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Question #1 – H-1B Nonimmigrant Work Visa
What is the difference between having H-1B status and having an H-1B visa?
Answer #1 – H-1B status generally refers to your legal status while in the United States, as the moment you exit the U.S., you are no longer considered in H-1B status. An H-1B visa is a stamp that you receive in your passport when a Consular Officer approves your H-1B petition at a U.S. Consulate overseas. The valid H-1B visa stamp allows you to enter the U.S. as an H-1B nonimmigrant in H-1B visa status.
Question #2 – H-1B Nonimmigrant Work Visa
Does the time on my H-1B visa start the day that is approved or when I first enter the U.S. using it?
Answer #2 – The six year period begins to accrue when you first enter the U.S. on a valid H-1B nonimmigrant visa. Time is only counted towards the 6 year limit when you are physically present in the U.S., each time you go outside the U.S., the clock stops and you are no longer in H-1B nonimmigrant visa status until you return to the U.S.
Question #3 – Temporary Work Visa: H-2B
If I come on a seasonal work visa, can I stay in the U.S. until the next work season or do I need to return to the country of which I am a citizen and apply for another visa?
Answer #3 – You will need to return to the country of which you are a citizen and apply for another visa for the next work season if there remains a need for your services.
Question #4 – Green Card
If my permanent residence card has expired, do I need a visa? Or is it possible to renew my permanent residence?
Answer #4 – A green card is valid for a period of 10 years; you may renew 6 months prior to its expiration. You may renew your green card by filing Form I-90 with the USCIS.
Question #5 – Visa Interview
If I do not speak English, when I go to my interview for my visa, will a translator be provided for me or will I need to provide one myself?
Answer #5 – It depends upon the type of visa you are applying for and from where you are applying for the visa. Most Consulates have counters were different languages are spoken. If you are applying in the U.S., when you go to your visa interview, you will need to provide a translator for yourself. This translator should not be an interested party in your case.
Question #6 – Student Visa (F1)
I am currently on an F1 Visa. I am planning to get married in early August 2017. Can I bring my wife to the US on a dependent visa while I am on F1 Visa status?
Answer #6 – The F2 is reserved for the spouse and children of the F1 visa holder. It depends upon a majority of factors – time remaining, sufficient funds to provide for you and your spouse, proof of intent to return to your home country, etc.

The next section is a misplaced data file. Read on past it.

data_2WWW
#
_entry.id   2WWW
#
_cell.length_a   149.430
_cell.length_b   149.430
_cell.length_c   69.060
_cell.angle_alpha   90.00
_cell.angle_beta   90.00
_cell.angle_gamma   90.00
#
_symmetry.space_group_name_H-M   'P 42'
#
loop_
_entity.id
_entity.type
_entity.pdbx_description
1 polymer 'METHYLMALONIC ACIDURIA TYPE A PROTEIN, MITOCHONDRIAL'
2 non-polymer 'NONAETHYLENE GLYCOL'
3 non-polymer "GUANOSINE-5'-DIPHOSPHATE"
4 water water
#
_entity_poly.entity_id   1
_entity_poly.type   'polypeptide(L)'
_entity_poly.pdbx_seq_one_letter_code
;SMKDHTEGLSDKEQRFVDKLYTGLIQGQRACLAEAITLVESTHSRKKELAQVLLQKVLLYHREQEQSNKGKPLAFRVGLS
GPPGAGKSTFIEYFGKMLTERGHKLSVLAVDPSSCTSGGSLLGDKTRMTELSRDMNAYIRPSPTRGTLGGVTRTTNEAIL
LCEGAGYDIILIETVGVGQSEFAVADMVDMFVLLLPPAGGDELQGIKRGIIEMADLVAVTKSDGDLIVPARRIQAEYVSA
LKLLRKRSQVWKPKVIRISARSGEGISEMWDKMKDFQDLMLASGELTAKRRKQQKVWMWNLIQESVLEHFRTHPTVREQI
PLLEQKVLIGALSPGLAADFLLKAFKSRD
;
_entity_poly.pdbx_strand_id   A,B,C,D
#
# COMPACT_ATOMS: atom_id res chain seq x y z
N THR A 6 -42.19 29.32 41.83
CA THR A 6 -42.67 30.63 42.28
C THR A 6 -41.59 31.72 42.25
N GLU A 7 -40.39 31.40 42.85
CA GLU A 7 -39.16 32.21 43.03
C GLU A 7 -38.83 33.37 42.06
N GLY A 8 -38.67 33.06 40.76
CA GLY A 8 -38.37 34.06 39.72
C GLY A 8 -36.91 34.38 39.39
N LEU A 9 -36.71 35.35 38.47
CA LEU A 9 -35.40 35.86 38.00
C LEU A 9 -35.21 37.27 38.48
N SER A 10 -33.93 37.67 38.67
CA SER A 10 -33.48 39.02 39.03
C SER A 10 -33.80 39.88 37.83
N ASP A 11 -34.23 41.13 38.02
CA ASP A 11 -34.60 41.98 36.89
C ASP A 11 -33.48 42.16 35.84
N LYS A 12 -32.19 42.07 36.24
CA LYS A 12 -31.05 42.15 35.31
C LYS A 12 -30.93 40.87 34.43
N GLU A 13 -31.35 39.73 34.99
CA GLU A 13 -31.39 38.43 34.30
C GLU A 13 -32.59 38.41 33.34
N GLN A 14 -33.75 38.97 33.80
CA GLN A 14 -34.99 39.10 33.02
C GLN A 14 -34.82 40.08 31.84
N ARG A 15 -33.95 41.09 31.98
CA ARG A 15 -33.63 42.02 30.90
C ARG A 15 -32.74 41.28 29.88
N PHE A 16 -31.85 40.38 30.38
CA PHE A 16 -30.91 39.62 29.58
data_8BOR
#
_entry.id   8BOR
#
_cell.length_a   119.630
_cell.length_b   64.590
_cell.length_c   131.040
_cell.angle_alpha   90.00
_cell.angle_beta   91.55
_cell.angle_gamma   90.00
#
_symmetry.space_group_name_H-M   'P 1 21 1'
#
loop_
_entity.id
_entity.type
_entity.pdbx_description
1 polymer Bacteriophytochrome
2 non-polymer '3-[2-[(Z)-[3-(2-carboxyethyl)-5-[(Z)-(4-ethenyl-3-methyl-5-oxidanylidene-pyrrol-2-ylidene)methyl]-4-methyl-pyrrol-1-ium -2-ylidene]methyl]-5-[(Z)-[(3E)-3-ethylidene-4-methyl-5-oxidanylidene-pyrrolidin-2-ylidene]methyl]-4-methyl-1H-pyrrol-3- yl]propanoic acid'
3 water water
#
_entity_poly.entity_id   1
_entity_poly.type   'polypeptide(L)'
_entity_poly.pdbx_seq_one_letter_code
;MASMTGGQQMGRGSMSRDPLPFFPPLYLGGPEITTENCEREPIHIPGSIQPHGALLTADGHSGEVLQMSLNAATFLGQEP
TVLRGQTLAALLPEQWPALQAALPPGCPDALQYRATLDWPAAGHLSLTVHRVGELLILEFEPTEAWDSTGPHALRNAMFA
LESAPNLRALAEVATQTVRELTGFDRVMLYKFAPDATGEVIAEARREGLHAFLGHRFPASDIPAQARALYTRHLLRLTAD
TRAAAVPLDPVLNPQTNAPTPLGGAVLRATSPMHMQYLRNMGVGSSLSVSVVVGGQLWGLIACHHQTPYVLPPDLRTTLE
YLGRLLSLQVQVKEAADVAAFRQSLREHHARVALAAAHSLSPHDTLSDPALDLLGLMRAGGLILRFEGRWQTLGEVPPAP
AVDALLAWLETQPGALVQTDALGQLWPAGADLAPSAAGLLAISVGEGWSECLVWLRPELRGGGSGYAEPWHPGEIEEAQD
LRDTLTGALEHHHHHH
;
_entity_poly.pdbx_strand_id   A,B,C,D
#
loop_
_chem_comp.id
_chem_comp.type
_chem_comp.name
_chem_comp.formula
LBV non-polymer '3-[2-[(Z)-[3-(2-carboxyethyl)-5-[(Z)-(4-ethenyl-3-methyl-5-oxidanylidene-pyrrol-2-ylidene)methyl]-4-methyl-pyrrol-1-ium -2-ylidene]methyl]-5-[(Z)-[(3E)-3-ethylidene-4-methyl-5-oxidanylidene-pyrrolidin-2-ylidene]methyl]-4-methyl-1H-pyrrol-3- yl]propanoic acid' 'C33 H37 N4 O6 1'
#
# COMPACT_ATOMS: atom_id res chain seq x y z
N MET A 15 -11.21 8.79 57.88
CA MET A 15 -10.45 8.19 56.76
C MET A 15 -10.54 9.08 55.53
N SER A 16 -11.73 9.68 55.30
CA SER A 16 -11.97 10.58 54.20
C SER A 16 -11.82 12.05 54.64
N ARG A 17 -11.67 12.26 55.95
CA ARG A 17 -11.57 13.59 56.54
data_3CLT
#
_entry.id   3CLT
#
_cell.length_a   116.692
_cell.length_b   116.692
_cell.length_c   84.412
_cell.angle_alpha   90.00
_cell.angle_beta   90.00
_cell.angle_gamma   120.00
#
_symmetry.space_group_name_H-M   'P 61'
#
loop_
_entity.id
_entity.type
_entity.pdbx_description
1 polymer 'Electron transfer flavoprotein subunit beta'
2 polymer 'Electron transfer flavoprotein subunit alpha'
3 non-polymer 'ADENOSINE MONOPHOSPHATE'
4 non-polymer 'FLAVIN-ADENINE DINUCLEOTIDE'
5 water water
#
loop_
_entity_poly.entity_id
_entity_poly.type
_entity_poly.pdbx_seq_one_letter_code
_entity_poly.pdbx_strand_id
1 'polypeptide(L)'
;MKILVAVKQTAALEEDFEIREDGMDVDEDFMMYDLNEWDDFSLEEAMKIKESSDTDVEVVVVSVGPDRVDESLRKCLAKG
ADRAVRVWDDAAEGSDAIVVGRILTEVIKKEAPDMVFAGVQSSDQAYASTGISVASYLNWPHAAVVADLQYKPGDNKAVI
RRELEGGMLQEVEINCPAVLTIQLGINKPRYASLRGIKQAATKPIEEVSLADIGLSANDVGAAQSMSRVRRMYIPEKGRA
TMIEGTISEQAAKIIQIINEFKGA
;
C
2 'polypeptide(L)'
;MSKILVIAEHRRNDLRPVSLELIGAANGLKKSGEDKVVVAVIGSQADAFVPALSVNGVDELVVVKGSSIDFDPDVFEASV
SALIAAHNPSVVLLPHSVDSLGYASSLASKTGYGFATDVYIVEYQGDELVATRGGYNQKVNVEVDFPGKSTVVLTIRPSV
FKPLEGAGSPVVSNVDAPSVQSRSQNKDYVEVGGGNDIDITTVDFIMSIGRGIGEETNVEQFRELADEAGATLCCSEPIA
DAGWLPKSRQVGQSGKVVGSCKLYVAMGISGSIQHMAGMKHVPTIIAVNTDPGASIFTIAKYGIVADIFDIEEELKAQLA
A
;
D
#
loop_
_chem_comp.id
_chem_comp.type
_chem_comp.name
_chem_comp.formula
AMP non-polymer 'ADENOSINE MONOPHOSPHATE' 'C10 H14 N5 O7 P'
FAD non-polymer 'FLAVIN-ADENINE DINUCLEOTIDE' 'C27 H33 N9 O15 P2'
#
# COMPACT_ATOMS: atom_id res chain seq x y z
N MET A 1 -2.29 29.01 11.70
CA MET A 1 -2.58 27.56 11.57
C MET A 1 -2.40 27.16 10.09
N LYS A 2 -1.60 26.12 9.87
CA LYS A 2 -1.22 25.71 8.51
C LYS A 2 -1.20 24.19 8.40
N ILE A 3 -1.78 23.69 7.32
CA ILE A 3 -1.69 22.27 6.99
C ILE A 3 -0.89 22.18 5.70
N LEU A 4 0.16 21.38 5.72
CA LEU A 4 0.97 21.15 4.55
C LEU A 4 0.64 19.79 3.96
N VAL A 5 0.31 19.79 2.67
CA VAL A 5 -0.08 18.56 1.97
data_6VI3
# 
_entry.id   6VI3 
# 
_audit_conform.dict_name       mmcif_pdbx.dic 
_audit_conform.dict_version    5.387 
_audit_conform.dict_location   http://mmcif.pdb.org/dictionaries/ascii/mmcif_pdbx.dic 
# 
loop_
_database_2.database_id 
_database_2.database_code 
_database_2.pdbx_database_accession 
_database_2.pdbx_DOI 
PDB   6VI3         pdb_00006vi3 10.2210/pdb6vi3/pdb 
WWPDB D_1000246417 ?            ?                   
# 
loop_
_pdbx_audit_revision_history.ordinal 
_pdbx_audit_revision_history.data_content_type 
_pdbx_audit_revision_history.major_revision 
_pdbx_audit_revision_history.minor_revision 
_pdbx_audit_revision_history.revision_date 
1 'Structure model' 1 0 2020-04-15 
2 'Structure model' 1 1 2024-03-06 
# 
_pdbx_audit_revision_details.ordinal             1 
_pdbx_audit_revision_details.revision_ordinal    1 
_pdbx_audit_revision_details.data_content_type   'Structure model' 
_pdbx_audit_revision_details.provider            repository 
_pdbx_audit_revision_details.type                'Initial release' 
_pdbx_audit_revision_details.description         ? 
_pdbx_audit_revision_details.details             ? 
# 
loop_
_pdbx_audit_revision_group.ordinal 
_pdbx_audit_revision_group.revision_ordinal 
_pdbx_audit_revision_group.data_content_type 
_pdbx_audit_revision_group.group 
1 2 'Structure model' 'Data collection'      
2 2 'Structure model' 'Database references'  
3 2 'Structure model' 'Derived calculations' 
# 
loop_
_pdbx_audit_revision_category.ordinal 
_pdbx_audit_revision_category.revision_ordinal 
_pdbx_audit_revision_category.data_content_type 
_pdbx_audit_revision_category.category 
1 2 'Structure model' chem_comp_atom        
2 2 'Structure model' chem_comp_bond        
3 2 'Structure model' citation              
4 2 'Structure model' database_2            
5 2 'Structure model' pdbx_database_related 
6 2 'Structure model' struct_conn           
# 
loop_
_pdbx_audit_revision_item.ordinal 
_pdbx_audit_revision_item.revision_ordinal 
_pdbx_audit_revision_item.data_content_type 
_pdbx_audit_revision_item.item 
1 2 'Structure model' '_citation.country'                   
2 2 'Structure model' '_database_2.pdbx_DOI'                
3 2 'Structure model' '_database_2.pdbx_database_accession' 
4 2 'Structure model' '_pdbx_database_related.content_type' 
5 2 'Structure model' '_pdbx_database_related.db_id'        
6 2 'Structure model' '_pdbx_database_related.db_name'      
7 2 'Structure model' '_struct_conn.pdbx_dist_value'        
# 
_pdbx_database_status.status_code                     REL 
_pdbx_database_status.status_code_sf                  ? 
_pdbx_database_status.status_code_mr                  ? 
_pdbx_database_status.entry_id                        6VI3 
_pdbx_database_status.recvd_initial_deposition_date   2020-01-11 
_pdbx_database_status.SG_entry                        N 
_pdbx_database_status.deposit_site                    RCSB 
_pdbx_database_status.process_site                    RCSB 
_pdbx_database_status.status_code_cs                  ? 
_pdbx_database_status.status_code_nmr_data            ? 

Question #7 – General
My sister is filling up the form DS 160 for H1b through her multinational company in India. What should she mention in the question, “Do u have a relative in USA”? I was on J1 visa for 3 years and got F1 approved while in USA only. But unfortunately, I lost my F1 visa due to Tri Valley University, but I am still enrolled as full time student in a school in USA in F1. Will she face further questions on my visa details or terminated SEVIS during visa interview? Can it jeopardize her prospects of getting visa?
Answer #7 – Your sister should be truthful in the completion of her DS-160 application. Your status should not affect her status. This ultimately is an application and an interview regarding her potential employment and should not concern you. It is not her business to know all of the details of your visa status. The questioning from the visa officer should be centered on her, not her family or your status. Your visa status/circumstances should not jeopardize her attainment of an H1B nonimmigrant visa.
Question #8 – Criminal Convictions
Will a criminal conviction impair my ability to receive a temporary visa?
Answer #8 – It depends upon the type of criminal conviction. Depending upon the seriousness of the criminal conviction, it is possible to be inadmissible and/or deportable for certain criminal convictions – crimes of moral turpitude, crimes involving domestic violence. You should speak with an Immigration Attorney to further discuss your situation.
Question #9 – Unlawful Presence in USA
I cannot remember the specifics regarding unlawful presence towards the 3yr and 10yr bars, can you provide those time periods?
Answer #9 – If an applicant remains in the US unlawfully (without authorization) for more than 180 days, they may be subject to the 3 year bar. If an applicant remains in the US unlawfully (without authorization) for more than 365 days (1 year), they may be subject to the 10 year bar.
Question #10 – J-1 Visa
My niece has a J1 visa and some things have occurred and now the sponsor wants to cancel her visa. My question is what is the time period that she has to leave the country without incurring any unlawful presence?
Answer #10 – Considering the circumstances, if your niece’s visa was cancelled, she should make arrangements to leave immediately. If your niece’s visa has expired, which is different – you should speak with a qualified Immigration Attorney.
MVP Law Group would like to thank everyone who contributed a question or comment.
Our next “Immigration Q & A Forum” is scheduled for Friday, May 12, 2017!
Please remember to submit your questions/comments on our H1B Visa Lawyer blog!